How I Learned to Drink from the Firehose at the Nashville Software School

By Casey Reed

Editor’s note: Over a year ago, we published a story about the Nashville Software School (NSS). After reading the piece, Forward Beat writer Casey Reed was inspired to apply and enroll into NSS as a path toward transitioning careers. Now working at a Nashville tech startup after graduating from the program, we asked Casey to write about his NSS experience as a way of proving that anyone can make the switch.

In one of the greatest moments in the modern age of cinema, a young boy is given the chance to do the unthinkable, to conquer the unconquerable and to live out his dreams in front of a live studio audience.

After finding the lone marble in a sea of oatmeal, Joel Miller is wheeled to the front of the stage by Stanley Spadowski, opens wide and drinks from the firehose. The force of the stream blasts Joel off his rocking horse, into the crowd and the audience never sees or hears from him again. Joel went out on top– a man among boys. Of course, I don’t need to explain the rest of “Weird Al” Yankovic’s masterpiece, UHF (1989), but stay with me here.

I didn’t need to find the marble in the oatmeal to drink from the proverbial firehose. The only thing I needed to do was apply to the Nashville Software School, put my nose to the grindstone for six months and soak up as much new knowledge as possible.

According to a study done by Microsoft in 2012, more than one million jobs in the technology field will be left unfilled by traditional computer science graduates. Recently, short-term, fast-paced “bootcamps” have sprung up across the country to fill that void.

Nashville Software School is a nonprofit software development bootcamp designed to feed the Nashville tech scene with fresh, enthusiastic junior developers. John Wark, the school’s president and founder, didn’t believe that bringing in outside talent or waiting for colleges to graduate new classes was the solution to the shortage of qualified employees in the city. By partnering with local technology companies, NSS’s curriculum is an evolving community effort to suit the specific needs of real-life businesses and the students who will one day vie for those positions.


Casey on his first day of the NSS program last summer (Courtesy of Casey Reed)

This mindset creates a fast-moving program that often feels overwhelming. As a student, I often felt comfortable with a concept one morning and knocked off my feet by late afternoon. New information came so quickly that only my classmates were able to help me hold onto that knowledge for dear life. You know, like trying to cling to a firehose.

Although I make it sound incredibly daunting—and believe me, it is—applying to Nashville Software School was one of the best decisions I’ve ever made.

I dropped out of college and moved to Nashville from Arizona in 2013 to play guitar with a touring band. Of course, the band broke up and I was stuck waiting tables and playing the occasional show around town. While contributing freelance writing to Forward Beat, I came across an article about the Nashville Software School featuring stories and anecdotes from a handful of the program’s graduates.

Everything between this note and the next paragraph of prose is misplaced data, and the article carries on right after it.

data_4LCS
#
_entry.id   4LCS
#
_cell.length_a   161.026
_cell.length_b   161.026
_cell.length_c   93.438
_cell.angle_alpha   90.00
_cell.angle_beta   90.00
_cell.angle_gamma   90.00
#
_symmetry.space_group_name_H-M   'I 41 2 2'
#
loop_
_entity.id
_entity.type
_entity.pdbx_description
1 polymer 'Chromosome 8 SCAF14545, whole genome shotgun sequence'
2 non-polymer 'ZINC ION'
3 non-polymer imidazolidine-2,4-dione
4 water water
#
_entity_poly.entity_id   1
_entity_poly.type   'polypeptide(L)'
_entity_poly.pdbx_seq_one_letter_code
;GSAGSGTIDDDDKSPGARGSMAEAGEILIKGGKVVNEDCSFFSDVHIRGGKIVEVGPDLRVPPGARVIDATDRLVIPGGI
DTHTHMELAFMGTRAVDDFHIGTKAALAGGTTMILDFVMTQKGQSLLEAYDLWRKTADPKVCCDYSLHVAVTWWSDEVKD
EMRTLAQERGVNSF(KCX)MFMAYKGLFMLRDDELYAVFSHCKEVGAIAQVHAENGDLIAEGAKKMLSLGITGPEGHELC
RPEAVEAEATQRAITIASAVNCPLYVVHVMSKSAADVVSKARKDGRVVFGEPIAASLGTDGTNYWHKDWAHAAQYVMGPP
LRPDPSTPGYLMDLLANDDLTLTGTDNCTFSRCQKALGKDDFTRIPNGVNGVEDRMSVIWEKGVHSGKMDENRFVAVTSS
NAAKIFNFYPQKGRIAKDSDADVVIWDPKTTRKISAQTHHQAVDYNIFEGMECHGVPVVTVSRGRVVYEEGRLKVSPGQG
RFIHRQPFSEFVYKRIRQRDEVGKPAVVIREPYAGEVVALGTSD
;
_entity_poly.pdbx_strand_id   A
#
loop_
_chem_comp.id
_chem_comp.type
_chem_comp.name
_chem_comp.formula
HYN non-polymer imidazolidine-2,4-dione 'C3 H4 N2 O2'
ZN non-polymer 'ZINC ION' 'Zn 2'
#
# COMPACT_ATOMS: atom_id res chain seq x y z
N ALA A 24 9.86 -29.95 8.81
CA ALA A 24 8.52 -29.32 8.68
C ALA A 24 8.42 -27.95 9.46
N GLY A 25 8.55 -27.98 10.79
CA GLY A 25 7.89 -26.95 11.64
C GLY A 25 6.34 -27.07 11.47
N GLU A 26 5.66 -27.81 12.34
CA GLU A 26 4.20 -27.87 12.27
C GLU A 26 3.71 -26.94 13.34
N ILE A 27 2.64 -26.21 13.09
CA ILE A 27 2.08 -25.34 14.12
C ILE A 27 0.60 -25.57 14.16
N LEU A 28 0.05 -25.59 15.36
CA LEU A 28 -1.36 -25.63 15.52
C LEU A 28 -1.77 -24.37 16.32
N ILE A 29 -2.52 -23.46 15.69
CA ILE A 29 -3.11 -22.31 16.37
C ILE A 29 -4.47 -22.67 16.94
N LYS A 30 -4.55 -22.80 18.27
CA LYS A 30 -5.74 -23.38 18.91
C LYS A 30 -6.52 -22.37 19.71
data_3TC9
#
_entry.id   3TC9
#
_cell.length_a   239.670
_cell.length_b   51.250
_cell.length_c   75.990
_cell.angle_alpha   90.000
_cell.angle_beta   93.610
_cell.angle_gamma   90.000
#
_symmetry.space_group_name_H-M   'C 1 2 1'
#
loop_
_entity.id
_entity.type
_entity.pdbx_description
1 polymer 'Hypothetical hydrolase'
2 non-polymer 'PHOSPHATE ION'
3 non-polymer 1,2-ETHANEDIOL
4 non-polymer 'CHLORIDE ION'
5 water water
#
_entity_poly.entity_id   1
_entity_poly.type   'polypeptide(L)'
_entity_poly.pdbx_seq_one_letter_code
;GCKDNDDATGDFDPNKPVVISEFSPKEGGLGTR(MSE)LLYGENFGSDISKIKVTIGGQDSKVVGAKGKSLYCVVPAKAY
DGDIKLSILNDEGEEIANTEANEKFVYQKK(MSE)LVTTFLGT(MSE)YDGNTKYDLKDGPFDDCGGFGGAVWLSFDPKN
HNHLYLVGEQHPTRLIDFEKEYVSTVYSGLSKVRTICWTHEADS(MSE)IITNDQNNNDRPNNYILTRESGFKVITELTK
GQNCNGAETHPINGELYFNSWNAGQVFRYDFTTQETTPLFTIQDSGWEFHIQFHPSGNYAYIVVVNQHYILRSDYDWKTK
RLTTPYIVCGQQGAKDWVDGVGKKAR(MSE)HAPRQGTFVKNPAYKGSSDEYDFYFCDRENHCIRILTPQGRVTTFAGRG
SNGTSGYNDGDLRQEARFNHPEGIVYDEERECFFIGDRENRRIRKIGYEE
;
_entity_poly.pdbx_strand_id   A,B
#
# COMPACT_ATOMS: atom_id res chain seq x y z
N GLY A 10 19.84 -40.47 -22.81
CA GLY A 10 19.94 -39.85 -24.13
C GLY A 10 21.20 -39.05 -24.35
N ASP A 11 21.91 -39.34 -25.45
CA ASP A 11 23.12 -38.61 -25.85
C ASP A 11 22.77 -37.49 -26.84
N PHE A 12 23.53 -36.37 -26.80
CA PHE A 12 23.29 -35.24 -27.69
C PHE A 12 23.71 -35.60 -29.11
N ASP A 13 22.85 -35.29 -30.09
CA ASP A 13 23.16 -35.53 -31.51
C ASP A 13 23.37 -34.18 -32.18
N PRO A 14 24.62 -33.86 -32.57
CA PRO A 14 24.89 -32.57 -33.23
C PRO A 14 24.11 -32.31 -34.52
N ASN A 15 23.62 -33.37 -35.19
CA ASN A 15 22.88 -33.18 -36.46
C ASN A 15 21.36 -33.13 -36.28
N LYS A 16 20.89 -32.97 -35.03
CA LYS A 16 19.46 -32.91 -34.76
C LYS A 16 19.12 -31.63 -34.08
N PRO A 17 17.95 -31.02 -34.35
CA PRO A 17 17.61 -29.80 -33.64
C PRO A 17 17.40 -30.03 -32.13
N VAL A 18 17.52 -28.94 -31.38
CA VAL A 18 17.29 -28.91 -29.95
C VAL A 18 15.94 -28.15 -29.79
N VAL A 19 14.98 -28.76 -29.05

Software development never even occurred to me as something I could do professionally, but I loved computers, so with plenty of encouragement from my friends and family, I sent in my application.

Before applying to NSS, I’d been kicking around the idea of going back to school, but it would have taken years to finish out my degree, get back on track and find a job. NSS was a chance for me to quickly gain in-demand skills and completely change my life. At that point, I would have settled for not working every single weekend.

This, I think, is how a lot of NSS students wind up in the program. Most of my fellow classmates and I had made decisions that, for some reason or another, didn’t pan out the way we’d hoped. Some received their college degrees and realized that they hated their field. Some had programmed in older languages and were hoping to reignite their skills for modern development jobs. Some had taken a single programming class online or in school and had the revelation that programming was what they were born to do.

Because of these trends, one of the first and most important things that Nashville Software School teaches you is that you are terrible at developing software. It’s a level playing field from day one.

The message is clear: You could have been the greatest line cook or children’s shoe salesperson or guitar player before coming into class, but now you’re about to struggle for every scrap of progress. If you were used to being the best at something, forget it.

What I believe sets the Nashville Software School apart from other coding bootcamps or online courses is how the program prepares you for the job hunt. Coding was our main focus, obviously, but a large chunk of time was spent familiarizing students with the hiring process for developer positions.

During the second half of the course, I had one-on-one meetings with an advisor who helped me shape my resume, personal website and project portfolio before my class’s “Demo Day”: a reverse career fair where employers come to meet students and see their work.

NSS rightfully brags that their placement rates are some of the highest among bootcamps, with almost 90 percent of graduates finding full-time work after finishing the course. It took me about two months after graduating to land a job at a local startup and begin my new career.

In eight months, I went from waiting tables to getting a job in a booming technology market. All I had to do was drink from the firehose.

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